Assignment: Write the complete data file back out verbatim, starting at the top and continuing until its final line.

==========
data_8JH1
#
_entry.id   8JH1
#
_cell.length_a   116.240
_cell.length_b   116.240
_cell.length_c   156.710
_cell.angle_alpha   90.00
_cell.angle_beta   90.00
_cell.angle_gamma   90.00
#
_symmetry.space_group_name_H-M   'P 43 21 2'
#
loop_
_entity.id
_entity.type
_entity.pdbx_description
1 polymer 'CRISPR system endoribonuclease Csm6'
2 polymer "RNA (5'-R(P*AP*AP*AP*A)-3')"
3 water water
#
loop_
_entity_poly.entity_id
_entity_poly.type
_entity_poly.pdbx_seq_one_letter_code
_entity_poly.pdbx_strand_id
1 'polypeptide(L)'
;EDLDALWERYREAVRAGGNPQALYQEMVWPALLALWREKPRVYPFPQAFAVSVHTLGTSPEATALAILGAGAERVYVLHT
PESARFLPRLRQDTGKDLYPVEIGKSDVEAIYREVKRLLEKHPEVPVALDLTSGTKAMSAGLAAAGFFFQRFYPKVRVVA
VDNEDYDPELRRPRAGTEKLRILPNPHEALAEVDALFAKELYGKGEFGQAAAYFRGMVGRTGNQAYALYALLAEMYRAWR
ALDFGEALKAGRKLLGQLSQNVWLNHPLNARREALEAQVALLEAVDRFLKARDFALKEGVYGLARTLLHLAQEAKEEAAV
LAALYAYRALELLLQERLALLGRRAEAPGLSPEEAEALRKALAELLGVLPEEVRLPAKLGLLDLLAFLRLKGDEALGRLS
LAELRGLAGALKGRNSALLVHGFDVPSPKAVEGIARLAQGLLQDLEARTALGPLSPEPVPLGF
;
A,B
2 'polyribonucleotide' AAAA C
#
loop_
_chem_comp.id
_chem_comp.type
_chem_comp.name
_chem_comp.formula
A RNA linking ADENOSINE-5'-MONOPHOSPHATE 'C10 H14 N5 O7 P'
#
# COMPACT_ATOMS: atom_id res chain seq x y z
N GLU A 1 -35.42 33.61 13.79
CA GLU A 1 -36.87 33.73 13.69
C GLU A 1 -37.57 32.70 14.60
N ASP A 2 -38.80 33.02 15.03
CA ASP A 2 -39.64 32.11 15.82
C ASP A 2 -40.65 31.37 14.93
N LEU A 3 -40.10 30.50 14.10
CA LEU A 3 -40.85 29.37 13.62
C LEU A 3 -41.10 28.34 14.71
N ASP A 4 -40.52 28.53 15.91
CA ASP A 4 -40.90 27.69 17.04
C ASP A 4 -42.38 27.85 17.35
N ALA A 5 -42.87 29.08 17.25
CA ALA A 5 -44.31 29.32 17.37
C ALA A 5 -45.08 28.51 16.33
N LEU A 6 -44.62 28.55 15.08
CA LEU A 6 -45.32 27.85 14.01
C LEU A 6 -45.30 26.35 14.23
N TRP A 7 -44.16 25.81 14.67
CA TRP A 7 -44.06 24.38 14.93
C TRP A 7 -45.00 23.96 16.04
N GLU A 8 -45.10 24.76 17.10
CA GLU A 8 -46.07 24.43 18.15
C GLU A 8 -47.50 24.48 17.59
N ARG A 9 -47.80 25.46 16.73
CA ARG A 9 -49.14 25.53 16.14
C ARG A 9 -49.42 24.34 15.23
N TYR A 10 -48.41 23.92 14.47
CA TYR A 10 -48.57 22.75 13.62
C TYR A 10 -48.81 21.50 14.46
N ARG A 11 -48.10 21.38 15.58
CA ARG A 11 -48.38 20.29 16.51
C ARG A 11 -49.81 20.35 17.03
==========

data_8JH1
#
_entry.id   8JH1
#
_cell.length_a   116.240
_cell.length_b   116.240
_cell.length_c   156.710
_cell.angle_alpha   90.00
_cell.angle_beta   90.00
_cell.angle_gamma   90.00
#
_symmetry.space_group_name_H-M   'P 43 21 2'
#
loop_
_entity.id
_entity.type
_entity.pdbx_description
1 polymer 'CRISPR system endoribonuclease Csm6'
2 polymer "RNA (5'-R(P*AP*AP*AP*A)-3')"
3 water water
#
loop_
_entity_poly.entity_id
_entity_poly.type
_entity_poly.pdbx_seq_one_letter_code
_entity_poly.pdbx_strand_id
1 'polypeptide(L)'
;EDLDALWERYREAVRAGGNPQALYQEMVWPALLALWREKPRVYPFPQAFAVSVHTLGTSPEATALAILGAGAERVYVLHT
PESARFLPRLRQDTGKDLYPVEIGKSDVEAIYREVKRLLEKHPEVPVALDLTSGTKAMSAGLAAAGFFFQRFYPKVRVVA
VDNEDYDPELRRPRAGTEKLRILPNPHEALAEVDALFAKELYGKGEFGQAAAYFRGMVGRTGNQAYALYALLAEMYRAWR
ALDFGEALKAGRKLLGQLSQNVWLNHPLNARREALEAQVALLEAVDRFLKARDFALKEGVYGLARTLLHLAQEAKEEAAV
LAALYAYRALELLLQERLALLGRRAEAPGLSPEEAEALRKALAELLGVLPEEVRLPAKLGLLDLLAFLRLKGDEALGRLS
LAELRGLAGALKGRNSALLVHGFDVPSPKAVEGIARLAQGLLQDLEARTALGPLSPEPVPLGF
;
A,B
2 'polyribonucleotide' AAAA C
#
loop_
_chem_comp.id
_chem_comp.type
_chem_comp.name
_chem_comp.formula
A RNA linking ADENOSINE-5'-MONOPHOSPHATE 'C10 H14 N5 O7 P'
#
# COMPACT_ATOMS: atom_id res chain seq x y z
N GLU A 1 -35.42 33.61 13.79
CA GLU A 1 -36.87 33.73 13.69
C GLU A 1 -37.57 32.70 14.60
N ASP A 2 -38.80 33.02 15.03
CA ASP A 2 -39.64 32.11 15.82
C ASP A 2 -40.65 31.37 14.93
N LEU A 3 -40.10 30.50 14.10
CA LEU A 3 -40.85 29.37 13.62
C LEU A 3 -41.10 28.34 14.71
N ASP A 4 -40.52 28.53 15.91
CA ASP A 4 -40.90 27.69 17.04
C ASP A 4 -42.38 27.85 17.35
N ALA A 5 -42.87 29.08 17.25
CA ALA A 5 -44.31 29.32 17.37
C ALA A 5 -45.08 28.51 16.33
N LEU A 6 -44.62 28.55 15.08
CA LEU A 6 -45.32 27.85 14.01
C LEU A 6 -45.30 26.35 14.23
N TRP A 7 -44.16 25.81 14.67
CA TRP A 7 -44.06 24.38 14.93
C TRP A 7 -45.00 23.96 16.04
N GLU A 8 -45.10 24.76 17.10
CA GLU A 8 -46.07 24.43 18.15
C GLU A 8 -47.50 24.48 17.59
N ARG A 9 -47.80 25.46 16.73
CA ARG A 9 -49.14 25.53 16.14
C ARG A 9 -49.42 24.34 15.23
N TYR A 10 -48.41 23.92 14.47
CA TYR A 10 -48.57 22.75 13.62
C TYR A 10 -48.81 21.50 14.46
N ARG A 11 -48.10 21.38 15.58
CA ARG A 11 -48.38 20.29 16.51
C ARG A 11 -49.81 20.35 17.03